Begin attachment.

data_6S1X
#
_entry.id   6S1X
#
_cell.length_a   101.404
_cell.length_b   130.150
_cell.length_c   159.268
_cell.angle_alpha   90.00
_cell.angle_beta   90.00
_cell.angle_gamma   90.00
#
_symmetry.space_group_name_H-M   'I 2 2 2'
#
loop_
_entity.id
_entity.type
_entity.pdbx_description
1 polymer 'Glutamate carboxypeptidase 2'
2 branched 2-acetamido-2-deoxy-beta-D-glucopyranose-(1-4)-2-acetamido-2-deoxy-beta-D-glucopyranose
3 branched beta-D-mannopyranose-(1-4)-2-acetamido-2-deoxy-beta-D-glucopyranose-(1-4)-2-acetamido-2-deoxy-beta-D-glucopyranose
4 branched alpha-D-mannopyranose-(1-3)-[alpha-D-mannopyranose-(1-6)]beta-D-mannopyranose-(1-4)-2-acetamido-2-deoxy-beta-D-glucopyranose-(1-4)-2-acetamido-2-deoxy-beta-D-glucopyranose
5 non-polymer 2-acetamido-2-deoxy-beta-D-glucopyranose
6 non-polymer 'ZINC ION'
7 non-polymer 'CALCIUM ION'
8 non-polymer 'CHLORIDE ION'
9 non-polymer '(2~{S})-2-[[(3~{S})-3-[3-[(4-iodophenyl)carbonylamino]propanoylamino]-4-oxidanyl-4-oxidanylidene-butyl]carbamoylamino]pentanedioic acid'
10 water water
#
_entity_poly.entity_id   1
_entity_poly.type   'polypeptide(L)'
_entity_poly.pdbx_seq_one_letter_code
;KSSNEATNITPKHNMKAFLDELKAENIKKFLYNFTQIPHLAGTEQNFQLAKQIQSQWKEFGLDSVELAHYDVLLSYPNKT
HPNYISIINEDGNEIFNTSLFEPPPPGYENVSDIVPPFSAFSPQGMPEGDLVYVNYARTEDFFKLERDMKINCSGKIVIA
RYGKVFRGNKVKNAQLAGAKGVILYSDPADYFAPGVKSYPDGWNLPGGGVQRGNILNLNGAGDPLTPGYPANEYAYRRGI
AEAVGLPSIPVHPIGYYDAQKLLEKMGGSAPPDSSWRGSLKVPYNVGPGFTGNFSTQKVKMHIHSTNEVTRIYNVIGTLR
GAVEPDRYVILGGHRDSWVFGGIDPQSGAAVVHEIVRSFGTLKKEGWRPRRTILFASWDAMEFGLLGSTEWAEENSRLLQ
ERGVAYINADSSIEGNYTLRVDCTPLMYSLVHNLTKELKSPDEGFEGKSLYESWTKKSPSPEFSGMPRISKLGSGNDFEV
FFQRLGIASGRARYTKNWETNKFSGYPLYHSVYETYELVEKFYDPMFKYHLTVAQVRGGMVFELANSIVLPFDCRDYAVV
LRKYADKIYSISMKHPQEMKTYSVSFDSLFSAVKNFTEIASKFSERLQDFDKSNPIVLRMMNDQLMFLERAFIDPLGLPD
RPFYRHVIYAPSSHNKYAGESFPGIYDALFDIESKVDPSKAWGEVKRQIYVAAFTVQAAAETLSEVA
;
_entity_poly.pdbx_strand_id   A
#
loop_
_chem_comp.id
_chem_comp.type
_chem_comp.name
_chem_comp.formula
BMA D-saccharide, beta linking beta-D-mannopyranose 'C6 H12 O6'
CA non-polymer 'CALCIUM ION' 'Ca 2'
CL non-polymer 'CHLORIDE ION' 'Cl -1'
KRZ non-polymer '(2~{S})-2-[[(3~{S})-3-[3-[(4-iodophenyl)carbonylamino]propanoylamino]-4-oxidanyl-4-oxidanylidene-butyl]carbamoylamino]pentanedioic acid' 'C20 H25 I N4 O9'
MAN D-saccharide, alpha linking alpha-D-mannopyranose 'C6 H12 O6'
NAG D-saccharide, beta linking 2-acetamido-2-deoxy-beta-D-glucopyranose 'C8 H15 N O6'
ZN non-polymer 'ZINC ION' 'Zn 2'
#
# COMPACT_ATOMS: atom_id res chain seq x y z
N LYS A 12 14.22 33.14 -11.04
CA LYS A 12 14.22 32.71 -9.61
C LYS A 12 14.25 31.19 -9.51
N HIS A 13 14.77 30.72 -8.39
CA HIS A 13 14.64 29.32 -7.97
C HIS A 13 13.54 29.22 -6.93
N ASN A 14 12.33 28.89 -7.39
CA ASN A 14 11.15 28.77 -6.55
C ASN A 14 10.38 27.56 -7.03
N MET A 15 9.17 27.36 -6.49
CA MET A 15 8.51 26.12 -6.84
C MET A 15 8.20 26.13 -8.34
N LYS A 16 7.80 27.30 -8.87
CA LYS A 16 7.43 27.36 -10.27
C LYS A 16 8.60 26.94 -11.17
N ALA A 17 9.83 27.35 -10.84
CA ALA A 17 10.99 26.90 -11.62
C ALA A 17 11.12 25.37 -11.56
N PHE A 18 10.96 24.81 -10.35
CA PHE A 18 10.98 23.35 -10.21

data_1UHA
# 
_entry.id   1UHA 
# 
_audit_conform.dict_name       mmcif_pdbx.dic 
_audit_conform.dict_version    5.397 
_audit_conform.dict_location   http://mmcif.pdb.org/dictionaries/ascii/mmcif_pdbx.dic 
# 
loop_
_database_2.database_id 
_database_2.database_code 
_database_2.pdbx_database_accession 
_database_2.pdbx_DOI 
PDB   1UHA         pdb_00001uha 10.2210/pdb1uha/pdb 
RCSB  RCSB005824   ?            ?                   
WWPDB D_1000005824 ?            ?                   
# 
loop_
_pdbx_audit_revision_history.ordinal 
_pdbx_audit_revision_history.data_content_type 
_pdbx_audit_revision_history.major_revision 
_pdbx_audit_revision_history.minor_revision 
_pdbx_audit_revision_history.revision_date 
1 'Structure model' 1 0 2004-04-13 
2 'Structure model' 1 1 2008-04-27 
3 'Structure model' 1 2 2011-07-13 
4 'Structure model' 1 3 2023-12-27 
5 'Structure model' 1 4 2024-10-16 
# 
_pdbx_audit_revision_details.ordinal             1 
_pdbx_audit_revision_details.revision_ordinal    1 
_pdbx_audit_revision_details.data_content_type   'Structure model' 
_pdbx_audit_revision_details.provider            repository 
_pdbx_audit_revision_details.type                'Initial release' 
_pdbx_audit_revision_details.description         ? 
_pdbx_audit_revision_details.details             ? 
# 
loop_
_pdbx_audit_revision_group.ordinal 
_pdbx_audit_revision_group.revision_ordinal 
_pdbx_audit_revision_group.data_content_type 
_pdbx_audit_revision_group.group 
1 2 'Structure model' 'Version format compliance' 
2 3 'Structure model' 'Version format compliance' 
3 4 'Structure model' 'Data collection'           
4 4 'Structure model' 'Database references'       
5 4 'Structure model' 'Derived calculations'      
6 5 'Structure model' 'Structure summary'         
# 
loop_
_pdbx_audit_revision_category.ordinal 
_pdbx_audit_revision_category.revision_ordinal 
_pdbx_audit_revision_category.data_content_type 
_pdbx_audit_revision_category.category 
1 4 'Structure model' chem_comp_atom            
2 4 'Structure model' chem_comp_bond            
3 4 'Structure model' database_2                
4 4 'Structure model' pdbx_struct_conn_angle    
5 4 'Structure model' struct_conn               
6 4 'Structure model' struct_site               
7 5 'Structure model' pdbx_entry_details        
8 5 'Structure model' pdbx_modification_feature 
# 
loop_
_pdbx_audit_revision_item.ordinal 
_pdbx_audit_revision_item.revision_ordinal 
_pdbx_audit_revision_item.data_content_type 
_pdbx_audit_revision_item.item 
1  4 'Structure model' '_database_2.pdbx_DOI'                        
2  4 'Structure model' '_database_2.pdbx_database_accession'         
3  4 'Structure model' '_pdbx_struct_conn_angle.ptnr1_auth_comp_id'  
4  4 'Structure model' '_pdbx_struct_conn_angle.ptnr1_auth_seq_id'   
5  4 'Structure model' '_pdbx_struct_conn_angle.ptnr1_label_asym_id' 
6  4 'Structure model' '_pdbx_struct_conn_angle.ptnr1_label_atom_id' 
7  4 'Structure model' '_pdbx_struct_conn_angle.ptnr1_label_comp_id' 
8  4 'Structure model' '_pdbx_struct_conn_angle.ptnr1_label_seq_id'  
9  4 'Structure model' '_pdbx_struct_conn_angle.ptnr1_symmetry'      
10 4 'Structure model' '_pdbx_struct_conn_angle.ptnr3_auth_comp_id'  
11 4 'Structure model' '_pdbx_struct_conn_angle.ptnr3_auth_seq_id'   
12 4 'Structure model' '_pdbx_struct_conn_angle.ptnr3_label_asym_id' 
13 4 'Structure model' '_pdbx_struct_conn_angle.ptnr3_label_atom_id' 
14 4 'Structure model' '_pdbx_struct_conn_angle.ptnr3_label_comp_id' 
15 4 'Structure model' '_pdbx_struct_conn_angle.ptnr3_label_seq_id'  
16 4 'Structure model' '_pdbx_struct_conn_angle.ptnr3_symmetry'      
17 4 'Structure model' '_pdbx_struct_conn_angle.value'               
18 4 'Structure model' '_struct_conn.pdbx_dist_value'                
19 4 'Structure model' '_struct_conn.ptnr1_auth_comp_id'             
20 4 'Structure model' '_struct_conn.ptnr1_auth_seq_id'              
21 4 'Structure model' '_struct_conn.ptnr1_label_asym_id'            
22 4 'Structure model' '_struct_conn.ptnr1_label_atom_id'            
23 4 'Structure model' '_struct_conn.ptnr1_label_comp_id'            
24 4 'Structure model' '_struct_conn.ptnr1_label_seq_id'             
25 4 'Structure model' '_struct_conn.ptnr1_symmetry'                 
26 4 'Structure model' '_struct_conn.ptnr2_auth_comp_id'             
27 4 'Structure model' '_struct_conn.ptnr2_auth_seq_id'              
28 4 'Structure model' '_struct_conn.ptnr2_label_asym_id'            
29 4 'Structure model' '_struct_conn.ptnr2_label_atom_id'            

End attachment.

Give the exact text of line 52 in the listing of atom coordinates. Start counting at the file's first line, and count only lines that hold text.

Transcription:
KRZ non-polymer '(2~{S})-2-[[(3~{S})-3-[3-[(4-iodophenyl)carbonylamino]propanoylamino]-4-oxidanyl-4-oxidanylidene-butyl]carbamoylamino]pentanedioic acid' 'C20 H25 I N4 O9'